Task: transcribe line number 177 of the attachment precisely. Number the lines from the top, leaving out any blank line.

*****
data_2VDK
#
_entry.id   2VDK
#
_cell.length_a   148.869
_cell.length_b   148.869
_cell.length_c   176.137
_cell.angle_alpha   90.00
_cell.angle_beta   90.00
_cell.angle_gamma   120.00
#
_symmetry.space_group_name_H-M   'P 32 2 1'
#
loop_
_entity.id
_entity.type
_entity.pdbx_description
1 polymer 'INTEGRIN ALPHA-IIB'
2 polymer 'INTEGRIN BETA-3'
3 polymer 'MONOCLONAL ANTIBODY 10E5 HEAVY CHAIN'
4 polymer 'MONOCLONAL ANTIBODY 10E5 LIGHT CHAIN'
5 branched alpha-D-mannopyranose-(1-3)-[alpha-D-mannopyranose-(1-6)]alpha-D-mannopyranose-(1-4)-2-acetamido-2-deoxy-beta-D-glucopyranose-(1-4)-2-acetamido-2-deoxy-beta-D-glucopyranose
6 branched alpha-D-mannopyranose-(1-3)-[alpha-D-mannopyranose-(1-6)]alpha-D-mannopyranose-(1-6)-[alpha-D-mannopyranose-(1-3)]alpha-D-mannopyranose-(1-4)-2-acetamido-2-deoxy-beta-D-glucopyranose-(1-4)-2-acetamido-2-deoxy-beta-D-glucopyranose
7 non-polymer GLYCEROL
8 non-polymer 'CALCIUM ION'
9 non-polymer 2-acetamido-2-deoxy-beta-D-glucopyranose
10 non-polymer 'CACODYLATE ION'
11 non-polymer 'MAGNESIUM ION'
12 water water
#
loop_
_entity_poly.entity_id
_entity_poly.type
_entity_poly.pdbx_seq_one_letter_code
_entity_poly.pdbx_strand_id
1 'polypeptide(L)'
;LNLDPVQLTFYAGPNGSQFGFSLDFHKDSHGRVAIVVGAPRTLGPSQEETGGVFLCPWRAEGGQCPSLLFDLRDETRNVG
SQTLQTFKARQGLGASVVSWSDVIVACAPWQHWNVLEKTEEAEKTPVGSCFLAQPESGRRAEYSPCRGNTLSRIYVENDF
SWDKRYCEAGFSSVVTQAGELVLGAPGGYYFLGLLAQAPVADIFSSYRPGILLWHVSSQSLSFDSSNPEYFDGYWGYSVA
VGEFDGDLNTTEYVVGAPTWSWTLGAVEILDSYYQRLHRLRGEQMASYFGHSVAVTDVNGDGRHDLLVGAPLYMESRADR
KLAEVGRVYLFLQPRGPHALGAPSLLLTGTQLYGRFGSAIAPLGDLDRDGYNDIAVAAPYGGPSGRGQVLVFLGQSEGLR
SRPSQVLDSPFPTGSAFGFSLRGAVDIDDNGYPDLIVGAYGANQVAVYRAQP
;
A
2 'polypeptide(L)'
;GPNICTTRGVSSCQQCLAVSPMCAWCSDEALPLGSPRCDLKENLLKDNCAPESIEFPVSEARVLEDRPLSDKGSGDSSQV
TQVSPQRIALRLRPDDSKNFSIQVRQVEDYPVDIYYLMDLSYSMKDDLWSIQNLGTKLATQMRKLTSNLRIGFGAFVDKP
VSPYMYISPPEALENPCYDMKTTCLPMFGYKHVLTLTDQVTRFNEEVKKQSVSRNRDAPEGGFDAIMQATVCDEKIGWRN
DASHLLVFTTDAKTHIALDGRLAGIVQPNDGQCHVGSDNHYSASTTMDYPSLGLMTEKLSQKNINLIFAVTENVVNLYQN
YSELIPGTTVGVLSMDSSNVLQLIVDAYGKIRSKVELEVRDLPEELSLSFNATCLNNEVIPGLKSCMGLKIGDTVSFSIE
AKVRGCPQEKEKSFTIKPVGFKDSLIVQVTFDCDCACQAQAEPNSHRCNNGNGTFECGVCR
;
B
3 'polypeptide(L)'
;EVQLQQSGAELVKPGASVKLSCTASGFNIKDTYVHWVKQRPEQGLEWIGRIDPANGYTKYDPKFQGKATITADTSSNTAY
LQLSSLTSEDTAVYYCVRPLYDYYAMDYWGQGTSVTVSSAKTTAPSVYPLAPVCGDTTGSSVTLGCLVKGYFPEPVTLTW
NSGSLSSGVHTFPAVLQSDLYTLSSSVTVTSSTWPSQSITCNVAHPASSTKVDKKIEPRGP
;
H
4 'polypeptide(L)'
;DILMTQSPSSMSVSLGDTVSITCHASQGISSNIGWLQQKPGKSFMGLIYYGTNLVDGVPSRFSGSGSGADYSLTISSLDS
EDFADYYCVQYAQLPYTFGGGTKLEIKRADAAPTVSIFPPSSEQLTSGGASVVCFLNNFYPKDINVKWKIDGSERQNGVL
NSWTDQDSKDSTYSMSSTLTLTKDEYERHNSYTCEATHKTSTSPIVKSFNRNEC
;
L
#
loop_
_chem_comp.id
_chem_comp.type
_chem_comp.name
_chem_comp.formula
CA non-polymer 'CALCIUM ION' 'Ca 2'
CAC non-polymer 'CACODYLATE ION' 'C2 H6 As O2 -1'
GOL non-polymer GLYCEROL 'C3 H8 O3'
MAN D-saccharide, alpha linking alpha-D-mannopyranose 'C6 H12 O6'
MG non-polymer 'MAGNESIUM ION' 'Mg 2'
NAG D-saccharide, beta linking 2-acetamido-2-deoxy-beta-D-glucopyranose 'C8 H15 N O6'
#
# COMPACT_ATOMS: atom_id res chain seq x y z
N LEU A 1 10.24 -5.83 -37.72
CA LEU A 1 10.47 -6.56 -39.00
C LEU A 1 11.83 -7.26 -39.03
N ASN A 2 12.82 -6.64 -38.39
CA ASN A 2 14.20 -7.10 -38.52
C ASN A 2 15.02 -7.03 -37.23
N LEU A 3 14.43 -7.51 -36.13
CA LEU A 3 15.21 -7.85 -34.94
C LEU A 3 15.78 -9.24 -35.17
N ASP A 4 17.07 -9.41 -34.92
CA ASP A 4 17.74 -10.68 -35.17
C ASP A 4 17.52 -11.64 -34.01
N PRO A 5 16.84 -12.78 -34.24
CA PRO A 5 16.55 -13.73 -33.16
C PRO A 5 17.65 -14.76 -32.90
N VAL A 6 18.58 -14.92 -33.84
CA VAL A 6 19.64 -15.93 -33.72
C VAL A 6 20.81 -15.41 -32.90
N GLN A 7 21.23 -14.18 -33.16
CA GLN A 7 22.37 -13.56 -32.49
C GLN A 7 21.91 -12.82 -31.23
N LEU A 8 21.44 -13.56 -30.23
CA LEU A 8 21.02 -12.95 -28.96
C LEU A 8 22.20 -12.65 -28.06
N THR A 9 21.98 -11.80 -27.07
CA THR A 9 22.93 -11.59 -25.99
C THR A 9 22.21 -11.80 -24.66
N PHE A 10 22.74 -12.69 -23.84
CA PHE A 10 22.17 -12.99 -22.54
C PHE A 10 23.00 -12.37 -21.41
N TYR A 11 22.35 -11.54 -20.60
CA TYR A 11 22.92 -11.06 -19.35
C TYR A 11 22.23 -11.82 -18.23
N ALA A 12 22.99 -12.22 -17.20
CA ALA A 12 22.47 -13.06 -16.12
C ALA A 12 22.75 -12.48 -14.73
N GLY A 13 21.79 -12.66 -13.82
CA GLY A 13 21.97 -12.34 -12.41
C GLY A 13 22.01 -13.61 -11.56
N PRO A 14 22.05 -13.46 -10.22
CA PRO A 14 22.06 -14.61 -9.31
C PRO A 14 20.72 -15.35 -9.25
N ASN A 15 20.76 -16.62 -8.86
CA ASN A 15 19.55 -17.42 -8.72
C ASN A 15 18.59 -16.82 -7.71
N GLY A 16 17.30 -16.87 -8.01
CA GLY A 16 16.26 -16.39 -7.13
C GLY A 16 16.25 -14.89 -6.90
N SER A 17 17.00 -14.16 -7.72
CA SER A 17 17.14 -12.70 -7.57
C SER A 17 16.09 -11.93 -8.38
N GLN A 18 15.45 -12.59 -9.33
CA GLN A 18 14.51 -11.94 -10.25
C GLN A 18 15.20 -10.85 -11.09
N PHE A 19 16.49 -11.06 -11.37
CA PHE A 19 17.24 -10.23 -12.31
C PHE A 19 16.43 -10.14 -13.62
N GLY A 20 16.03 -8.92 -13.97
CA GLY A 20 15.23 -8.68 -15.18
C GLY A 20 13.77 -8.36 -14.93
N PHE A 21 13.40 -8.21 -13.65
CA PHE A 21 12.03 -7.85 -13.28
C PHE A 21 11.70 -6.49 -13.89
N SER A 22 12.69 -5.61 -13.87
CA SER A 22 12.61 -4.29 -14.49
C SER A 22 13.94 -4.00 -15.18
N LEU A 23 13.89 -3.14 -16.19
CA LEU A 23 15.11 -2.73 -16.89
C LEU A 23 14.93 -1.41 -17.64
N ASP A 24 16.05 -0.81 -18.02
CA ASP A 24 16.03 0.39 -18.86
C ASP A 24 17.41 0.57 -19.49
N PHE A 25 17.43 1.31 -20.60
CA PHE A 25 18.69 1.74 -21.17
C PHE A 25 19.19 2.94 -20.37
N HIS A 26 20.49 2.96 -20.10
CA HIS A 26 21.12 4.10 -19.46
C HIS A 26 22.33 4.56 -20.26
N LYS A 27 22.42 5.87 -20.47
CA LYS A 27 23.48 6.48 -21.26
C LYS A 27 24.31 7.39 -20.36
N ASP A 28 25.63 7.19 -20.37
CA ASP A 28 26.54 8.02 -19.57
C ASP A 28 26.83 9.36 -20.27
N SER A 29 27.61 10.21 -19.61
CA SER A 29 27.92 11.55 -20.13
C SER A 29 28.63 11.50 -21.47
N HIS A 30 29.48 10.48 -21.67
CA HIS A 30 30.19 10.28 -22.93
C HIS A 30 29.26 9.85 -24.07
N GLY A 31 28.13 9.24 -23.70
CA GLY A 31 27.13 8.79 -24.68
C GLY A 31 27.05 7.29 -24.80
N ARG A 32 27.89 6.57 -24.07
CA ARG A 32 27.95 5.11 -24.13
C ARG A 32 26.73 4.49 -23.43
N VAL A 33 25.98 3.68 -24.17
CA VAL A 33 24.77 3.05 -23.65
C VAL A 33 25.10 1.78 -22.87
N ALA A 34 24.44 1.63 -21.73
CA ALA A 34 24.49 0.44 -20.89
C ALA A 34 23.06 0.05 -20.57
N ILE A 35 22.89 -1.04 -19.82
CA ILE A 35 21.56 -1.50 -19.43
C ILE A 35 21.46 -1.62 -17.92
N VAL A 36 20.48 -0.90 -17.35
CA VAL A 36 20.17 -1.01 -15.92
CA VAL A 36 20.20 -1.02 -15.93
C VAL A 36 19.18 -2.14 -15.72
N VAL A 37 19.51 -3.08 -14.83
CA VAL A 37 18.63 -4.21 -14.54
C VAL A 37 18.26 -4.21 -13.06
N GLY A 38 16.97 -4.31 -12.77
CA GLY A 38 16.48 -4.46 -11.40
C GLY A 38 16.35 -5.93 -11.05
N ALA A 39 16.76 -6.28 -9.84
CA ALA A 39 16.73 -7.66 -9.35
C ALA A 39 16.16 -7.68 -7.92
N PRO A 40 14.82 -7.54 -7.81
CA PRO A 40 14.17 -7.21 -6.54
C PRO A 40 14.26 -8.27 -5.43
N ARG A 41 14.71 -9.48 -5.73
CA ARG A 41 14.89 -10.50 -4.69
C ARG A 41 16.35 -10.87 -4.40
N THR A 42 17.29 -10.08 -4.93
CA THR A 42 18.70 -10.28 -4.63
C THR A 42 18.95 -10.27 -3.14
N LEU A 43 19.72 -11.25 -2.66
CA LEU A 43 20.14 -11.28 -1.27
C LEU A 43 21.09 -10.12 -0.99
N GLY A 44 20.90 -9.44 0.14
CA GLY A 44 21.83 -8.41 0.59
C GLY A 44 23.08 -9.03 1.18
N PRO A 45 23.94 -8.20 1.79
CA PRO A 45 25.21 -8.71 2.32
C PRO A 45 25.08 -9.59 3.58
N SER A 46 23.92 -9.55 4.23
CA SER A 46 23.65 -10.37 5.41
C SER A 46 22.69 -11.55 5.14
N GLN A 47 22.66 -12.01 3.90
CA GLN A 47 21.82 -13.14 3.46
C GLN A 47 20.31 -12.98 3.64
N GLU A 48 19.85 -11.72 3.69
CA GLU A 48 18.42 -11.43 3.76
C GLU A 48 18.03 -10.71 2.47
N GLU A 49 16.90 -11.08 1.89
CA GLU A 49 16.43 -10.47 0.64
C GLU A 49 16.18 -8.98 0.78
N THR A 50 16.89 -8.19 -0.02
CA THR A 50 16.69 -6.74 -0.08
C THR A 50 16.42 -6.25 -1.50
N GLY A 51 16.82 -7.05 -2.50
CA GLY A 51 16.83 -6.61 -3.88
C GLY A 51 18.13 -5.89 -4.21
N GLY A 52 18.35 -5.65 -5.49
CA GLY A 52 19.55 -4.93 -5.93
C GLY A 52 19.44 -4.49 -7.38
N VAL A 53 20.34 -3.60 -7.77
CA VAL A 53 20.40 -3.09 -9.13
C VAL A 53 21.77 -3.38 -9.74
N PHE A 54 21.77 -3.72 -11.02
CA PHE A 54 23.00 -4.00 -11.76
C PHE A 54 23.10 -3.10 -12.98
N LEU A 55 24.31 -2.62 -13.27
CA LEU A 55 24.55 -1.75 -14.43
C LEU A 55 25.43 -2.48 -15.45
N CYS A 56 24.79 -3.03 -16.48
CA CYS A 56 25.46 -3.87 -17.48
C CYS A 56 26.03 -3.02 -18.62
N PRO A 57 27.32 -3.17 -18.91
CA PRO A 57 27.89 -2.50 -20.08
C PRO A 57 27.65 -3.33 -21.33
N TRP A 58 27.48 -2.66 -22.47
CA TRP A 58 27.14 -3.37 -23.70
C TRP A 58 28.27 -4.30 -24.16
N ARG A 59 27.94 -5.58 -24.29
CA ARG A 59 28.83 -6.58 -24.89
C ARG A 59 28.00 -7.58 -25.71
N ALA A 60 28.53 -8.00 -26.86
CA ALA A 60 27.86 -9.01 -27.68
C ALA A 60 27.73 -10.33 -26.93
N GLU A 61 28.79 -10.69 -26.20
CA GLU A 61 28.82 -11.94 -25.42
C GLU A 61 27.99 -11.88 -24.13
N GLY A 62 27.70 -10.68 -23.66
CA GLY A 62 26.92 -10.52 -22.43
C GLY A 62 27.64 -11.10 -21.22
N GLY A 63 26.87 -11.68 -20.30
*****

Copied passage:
CA VAL A 33 24.77 3.05 -23.65